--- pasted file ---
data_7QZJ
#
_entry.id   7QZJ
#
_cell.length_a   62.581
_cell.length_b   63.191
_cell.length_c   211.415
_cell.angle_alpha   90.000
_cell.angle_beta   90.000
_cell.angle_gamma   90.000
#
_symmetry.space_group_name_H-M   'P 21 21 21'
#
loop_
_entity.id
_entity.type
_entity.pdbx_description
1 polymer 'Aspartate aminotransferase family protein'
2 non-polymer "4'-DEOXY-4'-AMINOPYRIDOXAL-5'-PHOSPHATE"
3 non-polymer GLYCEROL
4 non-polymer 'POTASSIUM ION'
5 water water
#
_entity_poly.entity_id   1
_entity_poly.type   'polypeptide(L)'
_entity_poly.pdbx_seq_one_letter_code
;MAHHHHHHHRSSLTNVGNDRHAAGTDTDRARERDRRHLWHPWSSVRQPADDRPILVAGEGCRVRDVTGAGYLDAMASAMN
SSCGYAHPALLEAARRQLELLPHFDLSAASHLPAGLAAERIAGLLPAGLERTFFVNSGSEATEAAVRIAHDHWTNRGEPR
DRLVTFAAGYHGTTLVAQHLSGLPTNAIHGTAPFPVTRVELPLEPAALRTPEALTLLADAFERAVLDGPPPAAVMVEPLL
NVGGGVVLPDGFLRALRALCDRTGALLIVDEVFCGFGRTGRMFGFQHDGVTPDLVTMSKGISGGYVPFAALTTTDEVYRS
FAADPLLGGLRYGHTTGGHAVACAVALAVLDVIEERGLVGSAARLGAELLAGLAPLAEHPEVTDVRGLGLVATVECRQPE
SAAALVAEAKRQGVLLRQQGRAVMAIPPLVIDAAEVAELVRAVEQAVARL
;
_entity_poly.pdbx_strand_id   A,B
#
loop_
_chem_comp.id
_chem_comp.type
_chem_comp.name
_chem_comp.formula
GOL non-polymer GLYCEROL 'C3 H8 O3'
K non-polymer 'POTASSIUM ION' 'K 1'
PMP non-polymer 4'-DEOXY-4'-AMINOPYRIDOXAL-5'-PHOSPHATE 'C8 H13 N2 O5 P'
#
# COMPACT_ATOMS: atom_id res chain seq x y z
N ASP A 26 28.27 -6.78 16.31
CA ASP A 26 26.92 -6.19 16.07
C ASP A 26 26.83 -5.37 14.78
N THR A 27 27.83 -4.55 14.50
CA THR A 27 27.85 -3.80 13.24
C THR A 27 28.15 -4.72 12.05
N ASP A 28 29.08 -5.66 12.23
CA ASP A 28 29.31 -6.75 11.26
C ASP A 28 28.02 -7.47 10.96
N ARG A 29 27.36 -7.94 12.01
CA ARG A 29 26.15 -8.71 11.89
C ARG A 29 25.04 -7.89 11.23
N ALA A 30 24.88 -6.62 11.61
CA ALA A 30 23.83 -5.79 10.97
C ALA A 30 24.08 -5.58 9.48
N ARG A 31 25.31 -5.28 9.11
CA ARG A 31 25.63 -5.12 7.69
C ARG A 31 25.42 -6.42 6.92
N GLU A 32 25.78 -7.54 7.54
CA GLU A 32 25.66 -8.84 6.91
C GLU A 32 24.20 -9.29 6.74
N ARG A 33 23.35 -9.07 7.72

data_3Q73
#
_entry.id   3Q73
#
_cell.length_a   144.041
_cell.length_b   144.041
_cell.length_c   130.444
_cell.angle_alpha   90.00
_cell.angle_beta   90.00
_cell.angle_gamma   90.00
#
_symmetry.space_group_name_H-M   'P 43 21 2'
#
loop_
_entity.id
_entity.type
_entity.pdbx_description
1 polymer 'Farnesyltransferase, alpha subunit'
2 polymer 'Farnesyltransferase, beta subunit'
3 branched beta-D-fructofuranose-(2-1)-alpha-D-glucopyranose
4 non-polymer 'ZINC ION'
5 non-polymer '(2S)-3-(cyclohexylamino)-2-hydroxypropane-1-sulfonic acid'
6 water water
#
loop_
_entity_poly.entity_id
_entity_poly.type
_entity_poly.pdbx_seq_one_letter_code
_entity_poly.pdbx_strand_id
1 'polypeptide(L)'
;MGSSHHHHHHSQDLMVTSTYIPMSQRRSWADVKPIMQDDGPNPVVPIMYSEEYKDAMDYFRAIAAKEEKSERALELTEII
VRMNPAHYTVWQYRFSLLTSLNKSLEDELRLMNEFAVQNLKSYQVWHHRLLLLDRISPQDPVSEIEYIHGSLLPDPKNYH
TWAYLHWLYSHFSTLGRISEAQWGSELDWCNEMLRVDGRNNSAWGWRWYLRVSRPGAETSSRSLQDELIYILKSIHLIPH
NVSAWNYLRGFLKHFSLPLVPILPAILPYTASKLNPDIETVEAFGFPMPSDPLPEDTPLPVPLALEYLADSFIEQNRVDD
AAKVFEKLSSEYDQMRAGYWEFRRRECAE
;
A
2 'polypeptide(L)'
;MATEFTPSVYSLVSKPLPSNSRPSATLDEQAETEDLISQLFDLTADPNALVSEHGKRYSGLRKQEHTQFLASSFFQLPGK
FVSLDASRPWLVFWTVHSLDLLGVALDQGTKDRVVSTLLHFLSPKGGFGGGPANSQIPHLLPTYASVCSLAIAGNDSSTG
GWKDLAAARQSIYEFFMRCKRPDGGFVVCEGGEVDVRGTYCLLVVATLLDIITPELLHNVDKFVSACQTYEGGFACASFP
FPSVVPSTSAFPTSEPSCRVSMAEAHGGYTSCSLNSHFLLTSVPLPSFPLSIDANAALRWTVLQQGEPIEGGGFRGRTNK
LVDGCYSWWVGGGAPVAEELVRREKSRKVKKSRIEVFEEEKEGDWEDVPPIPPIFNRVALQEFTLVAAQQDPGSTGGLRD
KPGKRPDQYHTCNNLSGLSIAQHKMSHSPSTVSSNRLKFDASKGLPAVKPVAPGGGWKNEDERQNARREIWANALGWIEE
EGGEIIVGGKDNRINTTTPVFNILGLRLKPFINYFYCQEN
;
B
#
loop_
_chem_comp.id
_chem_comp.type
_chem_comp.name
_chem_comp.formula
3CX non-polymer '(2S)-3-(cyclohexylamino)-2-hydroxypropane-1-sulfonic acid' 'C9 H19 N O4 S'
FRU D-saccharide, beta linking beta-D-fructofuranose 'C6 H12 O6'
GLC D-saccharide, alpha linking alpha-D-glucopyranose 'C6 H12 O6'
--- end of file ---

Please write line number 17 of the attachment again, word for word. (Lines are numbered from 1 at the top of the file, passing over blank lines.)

_entity.pdbx_description